It is time to reimagine and rebuild Singapore, said Prime Minister Lee Hsien Loong, calling for a visionary plan that takes the country from SG50 to SG100 and beyond.
In a speech to university students and faculty yesterday, he acknowledged wryly that they may find the comment odd.
"Nearly every inch of our land is developed or planned for, and there does not seem to be... empty space for development. So, how can we reimagine and rebuild further?"
"The answer is by freeing up new parcels of land, and enabling already developed parts of Singapore to be redeveloped... modernised and improved. With imagination and determination, we can do it."
This is being done, for instance, through the movement of Paya Lebar Airbase to Changi.
In building for the future, Singapore should take advantage of the experience and resources accumulated, the imagination and skills of its people, and the vibrancy of the region, he said, speaking at the inaugural Ministerial Forum of the Singapore University of Technology and Design (SUTD) in Changi.
The aim is to create a good living environment, "a new city built on a human scale with distinctive local identities", he said.
This goes beyond well-designed buildings and infrastructure to urban design which is user-friendly and well-integrated into neighbourhoods.
Good design involves not just the hardware aspects or the application of technology, but needs a deep understanding of the softer aspects of how individuals behave and how society works, he added.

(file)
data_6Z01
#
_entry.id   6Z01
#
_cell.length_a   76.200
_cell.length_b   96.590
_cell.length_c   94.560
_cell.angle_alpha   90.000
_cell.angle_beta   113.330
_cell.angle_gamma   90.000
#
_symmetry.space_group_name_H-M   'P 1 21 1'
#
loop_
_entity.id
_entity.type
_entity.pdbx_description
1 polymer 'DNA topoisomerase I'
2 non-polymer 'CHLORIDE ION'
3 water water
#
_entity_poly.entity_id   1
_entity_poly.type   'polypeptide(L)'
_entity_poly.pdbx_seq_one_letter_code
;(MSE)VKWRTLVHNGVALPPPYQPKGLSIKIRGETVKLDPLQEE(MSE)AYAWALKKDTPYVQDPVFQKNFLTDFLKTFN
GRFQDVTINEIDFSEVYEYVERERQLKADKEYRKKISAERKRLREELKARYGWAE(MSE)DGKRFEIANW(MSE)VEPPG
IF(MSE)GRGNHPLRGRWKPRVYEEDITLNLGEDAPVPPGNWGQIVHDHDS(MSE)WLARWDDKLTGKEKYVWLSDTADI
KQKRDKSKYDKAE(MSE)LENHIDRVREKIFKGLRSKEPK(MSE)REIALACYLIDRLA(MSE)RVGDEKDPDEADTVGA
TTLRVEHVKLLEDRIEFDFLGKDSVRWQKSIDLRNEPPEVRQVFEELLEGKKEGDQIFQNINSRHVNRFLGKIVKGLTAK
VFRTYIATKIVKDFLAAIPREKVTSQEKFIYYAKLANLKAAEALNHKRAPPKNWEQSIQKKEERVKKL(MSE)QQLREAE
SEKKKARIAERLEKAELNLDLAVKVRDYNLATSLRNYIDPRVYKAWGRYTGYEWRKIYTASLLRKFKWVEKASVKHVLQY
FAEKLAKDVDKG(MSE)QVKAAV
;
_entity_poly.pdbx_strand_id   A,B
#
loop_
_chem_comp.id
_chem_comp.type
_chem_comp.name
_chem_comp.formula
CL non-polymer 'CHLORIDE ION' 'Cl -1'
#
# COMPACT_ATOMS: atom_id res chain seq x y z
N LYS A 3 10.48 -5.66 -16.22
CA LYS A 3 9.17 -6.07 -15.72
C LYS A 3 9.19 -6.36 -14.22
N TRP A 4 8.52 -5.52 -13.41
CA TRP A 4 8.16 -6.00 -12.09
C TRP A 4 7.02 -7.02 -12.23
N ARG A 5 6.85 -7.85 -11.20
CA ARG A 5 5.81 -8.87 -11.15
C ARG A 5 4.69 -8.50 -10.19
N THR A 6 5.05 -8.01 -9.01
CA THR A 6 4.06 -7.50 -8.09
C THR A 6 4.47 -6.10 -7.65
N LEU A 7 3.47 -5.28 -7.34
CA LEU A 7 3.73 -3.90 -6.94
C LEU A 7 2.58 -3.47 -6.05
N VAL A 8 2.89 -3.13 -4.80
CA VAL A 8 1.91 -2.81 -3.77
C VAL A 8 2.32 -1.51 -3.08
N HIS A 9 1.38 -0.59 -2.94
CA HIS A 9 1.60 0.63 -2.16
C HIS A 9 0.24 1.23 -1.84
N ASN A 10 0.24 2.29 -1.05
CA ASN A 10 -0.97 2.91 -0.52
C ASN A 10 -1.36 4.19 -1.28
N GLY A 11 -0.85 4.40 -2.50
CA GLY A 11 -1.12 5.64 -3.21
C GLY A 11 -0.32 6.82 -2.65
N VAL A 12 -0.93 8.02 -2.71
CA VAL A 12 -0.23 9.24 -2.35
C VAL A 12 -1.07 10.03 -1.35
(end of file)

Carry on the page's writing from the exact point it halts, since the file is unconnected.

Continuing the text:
Singapore should also capitalise on the work of past generations, preserving important parts of history while adding on new ideas, so that Singapore can become a multi-layered city like the great cities of the world - "always changing, always fresh", he said.
One important piece of the reinvention of the city is the public transport system, he said.
It is on the surface an engineering problem, where the network has to have the right connections and coverage, sufficient capacity and flexibility, and be easily maintained so that trains run safely and reliably.
On another level, it is an economic problem, with incentives needed for different players - operators, asset owners, the Government and commuters - to help the whole system work well. Train and bus ownership and maintenance, and payments and fares, need to be evaluated.
Finally, public transport is a socio-political problem because millions of Singaporeans use it every day, and it is part of the shared experience of living in Singapore and being Singaporean. "None of us likes it when fares go up. So, how do we give the public the assurance that the system is fair, that it is well run, and that... the increases are necessary and justified?" he said.
"We have to evaluate the trade-offs carefully and holistically, to decide what will work best, on the whole, for Singapore."
This way of looking at issues through design thinking has been a part of the nation's history, and many other policies benefit from good design, said PM Lee.
"Singapore is a nation by design. Nothing we have today is natural, or happened by itself... not our economic growth, not our international standing, not our multi-racial harmony, not even our nationhood."
He added: "We didn't call it design thinking then, but... our founding fathers had to understand the issues, define the problem, come up with creative ideas and solutions, prototype the idea... and constantly review the thinking and the solutions."
Addressing the SUTD students present, PM Lee urged them to apply design thinking in whatever field they choose to work in.
"It will be your turn to paint the canvas, to sketch out the next blueprint and masterplan, to create a new road map and skyline.
"I hope that among your generation, you will together master the range of skills and disciplines to design, build and run tomorrow's Singapore," he said.